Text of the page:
Jennifer Bjorhus | Star Tribune
Reporter | Environment

Jennifer Bjorhus is a reporter covering the environment for the Star Tribune. She was a business reporter for much of her career but in recent years focused on criminal justice issues, including police use of force and responses to sexual assault. 

Bjorhus previously covered a range of topics for major metro newspapers, including the Seattle Times and San Jose Mercury News. She lives in St. Paul with her husband, Ranjit, and has two sons and a cat.


Fatal police encounters since 2000

The Star Tribune collected the names and stories of everyone who died after a physical confrontation with law enforcement in Minnesota since January 2000, and continues to update this database as new incidents occur.


Holocaust survivor Trudy Rappaport dies at 101

Rappaport always credited pure chance for her survival, her son said.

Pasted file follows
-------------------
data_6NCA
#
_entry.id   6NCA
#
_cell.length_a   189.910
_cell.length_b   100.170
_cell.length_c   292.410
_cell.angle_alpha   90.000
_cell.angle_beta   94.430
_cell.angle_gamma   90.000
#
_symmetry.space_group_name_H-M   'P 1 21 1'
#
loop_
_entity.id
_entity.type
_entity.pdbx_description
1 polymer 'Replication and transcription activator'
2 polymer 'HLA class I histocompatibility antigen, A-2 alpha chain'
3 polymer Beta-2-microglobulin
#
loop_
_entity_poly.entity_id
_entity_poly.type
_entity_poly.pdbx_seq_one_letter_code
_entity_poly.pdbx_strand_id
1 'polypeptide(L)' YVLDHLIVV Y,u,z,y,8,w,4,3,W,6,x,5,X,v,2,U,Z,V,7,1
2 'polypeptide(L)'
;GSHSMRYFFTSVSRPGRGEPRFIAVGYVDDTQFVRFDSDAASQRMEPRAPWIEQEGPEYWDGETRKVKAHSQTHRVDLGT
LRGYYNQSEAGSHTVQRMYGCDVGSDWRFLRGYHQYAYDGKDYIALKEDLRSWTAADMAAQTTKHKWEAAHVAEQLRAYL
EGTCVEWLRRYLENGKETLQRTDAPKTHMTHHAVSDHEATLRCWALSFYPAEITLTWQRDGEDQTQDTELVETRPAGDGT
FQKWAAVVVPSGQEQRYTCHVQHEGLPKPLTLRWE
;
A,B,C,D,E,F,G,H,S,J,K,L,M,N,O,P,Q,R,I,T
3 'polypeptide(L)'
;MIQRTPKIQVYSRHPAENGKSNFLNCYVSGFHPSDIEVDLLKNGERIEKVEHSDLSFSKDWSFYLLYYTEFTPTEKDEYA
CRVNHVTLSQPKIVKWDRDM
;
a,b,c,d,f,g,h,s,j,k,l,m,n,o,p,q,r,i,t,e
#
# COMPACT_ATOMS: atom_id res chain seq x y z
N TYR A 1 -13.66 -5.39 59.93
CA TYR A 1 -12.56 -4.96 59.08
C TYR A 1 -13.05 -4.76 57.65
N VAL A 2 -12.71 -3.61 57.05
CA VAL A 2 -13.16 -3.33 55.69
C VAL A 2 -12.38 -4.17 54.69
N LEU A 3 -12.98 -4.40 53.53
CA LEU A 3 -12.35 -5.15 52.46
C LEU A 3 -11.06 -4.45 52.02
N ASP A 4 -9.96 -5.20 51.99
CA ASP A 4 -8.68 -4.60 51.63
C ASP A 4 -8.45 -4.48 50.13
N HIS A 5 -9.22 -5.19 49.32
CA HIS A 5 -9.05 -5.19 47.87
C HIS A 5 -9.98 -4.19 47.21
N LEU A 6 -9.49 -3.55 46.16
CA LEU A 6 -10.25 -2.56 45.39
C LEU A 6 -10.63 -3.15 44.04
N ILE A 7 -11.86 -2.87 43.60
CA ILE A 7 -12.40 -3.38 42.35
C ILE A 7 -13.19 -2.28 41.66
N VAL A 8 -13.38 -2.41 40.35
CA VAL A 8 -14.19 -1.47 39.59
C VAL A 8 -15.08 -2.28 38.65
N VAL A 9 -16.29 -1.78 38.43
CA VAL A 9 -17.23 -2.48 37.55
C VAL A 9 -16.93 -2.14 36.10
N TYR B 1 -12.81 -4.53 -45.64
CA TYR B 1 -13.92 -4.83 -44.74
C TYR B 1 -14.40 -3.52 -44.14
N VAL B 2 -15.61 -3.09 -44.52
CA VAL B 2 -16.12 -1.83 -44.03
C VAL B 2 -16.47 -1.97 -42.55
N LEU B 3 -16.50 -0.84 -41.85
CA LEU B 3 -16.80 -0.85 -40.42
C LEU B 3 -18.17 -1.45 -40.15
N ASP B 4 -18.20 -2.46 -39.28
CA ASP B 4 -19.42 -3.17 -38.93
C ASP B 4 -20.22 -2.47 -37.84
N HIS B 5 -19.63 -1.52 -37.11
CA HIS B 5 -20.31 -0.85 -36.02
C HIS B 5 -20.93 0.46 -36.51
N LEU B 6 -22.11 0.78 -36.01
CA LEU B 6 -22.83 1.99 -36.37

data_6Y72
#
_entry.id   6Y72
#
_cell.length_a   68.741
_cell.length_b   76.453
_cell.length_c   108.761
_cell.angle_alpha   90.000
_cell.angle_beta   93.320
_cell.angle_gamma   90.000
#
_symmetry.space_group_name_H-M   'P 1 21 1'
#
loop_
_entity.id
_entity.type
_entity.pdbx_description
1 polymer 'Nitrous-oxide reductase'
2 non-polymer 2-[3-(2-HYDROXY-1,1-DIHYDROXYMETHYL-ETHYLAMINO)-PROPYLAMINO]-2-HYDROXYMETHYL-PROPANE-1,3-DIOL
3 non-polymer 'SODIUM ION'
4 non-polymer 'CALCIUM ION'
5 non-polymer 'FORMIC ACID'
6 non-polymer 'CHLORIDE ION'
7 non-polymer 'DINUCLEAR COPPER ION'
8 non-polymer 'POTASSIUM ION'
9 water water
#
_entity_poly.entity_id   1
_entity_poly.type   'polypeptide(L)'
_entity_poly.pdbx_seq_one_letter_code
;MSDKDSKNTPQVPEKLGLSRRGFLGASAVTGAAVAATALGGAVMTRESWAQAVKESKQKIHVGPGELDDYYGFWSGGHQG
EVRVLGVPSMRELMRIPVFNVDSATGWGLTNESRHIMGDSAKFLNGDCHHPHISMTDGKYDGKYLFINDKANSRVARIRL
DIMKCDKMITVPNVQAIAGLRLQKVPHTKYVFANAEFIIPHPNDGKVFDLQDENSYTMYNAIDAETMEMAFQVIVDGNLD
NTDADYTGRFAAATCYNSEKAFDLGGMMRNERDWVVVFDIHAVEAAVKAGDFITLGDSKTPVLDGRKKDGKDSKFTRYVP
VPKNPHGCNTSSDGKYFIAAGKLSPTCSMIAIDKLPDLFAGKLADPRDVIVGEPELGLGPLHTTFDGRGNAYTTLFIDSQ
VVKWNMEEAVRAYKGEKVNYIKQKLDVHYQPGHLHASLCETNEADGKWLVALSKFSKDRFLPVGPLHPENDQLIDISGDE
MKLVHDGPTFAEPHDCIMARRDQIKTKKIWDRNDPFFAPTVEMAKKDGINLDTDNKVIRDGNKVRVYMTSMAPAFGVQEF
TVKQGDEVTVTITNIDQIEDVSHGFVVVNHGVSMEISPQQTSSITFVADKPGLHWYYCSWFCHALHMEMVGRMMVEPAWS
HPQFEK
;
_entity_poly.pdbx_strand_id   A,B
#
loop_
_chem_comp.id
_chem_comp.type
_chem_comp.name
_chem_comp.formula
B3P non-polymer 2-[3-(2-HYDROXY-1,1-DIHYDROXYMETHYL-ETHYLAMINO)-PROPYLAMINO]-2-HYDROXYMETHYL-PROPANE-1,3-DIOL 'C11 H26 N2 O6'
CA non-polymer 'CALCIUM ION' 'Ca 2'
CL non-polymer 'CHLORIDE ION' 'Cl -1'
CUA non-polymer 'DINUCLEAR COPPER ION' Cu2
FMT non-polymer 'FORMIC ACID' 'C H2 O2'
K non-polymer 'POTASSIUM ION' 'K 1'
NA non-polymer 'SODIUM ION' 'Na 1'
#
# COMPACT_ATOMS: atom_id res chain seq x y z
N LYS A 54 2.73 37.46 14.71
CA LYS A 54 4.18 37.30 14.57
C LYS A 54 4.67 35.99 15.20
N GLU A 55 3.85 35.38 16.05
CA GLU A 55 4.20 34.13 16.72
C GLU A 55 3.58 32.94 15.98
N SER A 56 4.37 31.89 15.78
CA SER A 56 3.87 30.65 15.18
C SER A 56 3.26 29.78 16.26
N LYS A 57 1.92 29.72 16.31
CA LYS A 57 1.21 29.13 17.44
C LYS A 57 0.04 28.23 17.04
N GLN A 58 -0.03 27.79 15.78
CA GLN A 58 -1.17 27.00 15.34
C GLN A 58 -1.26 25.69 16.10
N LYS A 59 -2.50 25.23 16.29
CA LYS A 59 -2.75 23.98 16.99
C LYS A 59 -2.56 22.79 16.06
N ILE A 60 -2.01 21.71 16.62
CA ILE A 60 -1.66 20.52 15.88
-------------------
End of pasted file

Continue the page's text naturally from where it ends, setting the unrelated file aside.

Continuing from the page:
New email deepens mystery over PolyMet water permit

Environmentalists say agency chiefs tried to suppress concerns raised by federal regulators.


Two new lawsuits say PolyMet permits violate federal laws

PolyMet near construction phase of copper-nickel site.


Lori Swanson, 3M square off over PFAS at U.S. House hearing

The hearing comes as the House considers dozens of bills to limit the "forever" chemicals.


EPA broadens scope of its probe into PolyMet water permit

The EPA's findings from the PolyMet case will be incorporated into a nationwide audit.


Workhorse Minnesota River needs $360 million cleanup, state report says

Regulators said Minnesota must find a way to cut the river's sediment levels in half.


Water Gremlin had tried to move some operations to Wisconsin

Revelation is latest in pollution scandal that has triggered calls for investigation.


State of Minnesota seeks partial shutdown of east-metro factory linked to air and water pollution

Angry neighbors say the MPCA should do more to protect the community.


University of Minnesota gets $20 million for more research on 'green' plastics

The five-year grant, announced Tuesday, will fund basic research on the polymers, or molecules, used to make plastic plus community outreach.